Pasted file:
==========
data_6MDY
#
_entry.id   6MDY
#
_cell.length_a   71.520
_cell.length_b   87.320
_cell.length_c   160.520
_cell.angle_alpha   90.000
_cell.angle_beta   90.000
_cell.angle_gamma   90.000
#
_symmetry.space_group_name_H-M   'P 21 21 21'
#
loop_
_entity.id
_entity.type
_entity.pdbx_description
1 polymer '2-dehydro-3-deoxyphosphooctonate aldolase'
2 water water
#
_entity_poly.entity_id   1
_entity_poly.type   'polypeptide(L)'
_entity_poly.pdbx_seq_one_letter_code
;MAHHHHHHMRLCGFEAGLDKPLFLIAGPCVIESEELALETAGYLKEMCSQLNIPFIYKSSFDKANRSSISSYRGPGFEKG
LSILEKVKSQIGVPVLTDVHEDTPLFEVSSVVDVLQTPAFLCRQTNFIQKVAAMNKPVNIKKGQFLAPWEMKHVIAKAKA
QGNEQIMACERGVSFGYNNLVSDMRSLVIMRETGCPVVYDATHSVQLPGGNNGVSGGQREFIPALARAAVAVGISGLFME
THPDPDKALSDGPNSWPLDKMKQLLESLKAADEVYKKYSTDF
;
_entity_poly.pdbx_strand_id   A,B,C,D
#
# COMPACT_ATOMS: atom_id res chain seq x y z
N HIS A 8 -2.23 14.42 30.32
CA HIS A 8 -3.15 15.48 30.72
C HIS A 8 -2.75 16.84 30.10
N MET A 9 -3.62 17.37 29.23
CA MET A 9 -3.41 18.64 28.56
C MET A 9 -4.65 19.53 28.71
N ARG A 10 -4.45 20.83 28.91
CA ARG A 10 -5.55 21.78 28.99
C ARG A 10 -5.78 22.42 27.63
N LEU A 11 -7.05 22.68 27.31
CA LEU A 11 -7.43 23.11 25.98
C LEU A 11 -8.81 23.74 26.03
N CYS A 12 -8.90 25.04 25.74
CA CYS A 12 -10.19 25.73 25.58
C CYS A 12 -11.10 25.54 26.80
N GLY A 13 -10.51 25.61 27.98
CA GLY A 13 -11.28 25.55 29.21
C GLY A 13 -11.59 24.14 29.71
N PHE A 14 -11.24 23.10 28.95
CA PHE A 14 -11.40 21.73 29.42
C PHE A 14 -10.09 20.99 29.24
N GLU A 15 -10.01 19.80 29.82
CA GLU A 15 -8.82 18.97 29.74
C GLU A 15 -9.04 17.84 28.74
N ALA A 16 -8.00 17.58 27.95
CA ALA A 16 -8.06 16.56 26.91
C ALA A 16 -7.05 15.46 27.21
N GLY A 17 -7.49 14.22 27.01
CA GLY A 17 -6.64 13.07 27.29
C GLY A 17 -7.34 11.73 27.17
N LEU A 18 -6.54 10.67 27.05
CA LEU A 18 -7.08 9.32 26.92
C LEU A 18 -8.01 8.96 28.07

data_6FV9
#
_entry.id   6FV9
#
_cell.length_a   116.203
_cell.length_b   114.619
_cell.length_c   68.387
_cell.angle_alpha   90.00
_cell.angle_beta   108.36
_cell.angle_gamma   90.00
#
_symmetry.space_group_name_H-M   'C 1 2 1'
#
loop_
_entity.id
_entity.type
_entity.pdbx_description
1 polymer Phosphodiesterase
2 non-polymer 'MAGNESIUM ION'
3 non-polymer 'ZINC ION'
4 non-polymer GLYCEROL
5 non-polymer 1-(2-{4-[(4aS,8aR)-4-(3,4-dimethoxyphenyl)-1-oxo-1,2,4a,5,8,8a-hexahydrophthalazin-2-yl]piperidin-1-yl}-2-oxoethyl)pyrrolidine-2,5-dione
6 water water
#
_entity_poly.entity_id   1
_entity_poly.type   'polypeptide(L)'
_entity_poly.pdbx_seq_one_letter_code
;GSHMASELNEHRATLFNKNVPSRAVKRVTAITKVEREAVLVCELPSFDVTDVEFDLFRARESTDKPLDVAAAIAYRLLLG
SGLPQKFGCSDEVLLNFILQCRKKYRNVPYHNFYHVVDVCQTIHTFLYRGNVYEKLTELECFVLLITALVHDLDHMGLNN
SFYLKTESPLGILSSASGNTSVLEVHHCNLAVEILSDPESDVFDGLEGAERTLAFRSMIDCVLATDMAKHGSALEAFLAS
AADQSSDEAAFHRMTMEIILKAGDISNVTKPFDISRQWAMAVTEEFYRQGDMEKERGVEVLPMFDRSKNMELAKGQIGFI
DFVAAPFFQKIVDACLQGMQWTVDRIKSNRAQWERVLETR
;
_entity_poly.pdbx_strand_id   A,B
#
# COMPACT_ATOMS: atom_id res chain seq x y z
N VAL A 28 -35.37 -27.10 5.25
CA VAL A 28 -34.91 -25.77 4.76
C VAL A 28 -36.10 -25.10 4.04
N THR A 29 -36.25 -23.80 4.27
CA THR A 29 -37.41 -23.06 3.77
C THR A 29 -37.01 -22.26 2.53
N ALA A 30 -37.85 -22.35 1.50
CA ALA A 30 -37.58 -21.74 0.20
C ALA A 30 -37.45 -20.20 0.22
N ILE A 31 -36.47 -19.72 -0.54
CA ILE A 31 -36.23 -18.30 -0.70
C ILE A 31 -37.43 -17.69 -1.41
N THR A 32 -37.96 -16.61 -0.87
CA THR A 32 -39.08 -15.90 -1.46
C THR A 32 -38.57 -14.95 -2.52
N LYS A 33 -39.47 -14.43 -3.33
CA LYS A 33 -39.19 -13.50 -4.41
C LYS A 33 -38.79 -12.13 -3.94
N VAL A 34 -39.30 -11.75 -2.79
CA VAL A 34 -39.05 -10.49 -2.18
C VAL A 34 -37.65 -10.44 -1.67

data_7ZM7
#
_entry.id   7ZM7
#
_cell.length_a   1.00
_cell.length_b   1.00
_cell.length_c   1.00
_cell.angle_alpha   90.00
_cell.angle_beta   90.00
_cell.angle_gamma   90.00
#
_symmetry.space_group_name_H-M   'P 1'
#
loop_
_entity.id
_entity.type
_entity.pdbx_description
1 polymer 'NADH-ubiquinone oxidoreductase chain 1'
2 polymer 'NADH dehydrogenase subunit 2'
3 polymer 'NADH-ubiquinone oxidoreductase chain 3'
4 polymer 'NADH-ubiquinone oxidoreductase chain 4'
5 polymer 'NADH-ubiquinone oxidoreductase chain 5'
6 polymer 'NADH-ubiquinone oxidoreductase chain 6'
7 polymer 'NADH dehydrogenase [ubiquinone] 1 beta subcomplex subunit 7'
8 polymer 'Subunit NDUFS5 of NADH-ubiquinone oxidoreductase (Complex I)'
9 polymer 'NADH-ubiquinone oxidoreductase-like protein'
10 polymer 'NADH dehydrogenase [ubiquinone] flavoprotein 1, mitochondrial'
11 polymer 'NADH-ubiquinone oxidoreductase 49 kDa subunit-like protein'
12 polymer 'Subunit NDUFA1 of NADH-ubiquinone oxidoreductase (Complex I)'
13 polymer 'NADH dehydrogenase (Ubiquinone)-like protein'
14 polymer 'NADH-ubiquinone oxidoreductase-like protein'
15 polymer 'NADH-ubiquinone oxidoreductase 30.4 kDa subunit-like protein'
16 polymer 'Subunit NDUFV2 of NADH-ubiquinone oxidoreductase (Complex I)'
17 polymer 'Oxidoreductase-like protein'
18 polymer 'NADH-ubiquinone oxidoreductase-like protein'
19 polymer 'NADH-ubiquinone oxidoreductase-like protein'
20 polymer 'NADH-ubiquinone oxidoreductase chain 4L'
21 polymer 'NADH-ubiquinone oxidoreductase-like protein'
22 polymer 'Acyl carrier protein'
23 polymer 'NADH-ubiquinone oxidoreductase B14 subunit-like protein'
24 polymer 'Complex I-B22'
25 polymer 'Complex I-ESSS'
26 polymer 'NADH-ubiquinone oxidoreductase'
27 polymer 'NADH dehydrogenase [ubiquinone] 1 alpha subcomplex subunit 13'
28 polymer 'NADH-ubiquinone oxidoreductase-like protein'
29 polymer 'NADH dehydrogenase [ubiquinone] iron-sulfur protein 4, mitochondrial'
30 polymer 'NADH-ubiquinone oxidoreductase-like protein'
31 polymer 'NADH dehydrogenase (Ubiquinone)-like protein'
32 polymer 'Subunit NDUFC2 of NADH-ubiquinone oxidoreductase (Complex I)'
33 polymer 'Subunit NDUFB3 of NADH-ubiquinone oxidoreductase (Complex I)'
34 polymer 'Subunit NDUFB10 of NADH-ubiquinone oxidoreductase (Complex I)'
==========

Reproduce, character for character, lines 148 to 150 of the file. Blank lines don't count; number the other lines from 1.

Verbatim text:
10 polymer 'NADH dehydrogenase [ubiquinone] flavoprotein 1, mitochondrial'
11 polymer 'NADH-ubiquinone oxidoreductase 49 kDa subunit-like protein'
12 polymer 'Subunit NDUFA1 of NADH-ubiquinone oxidoreductase (Complex I)'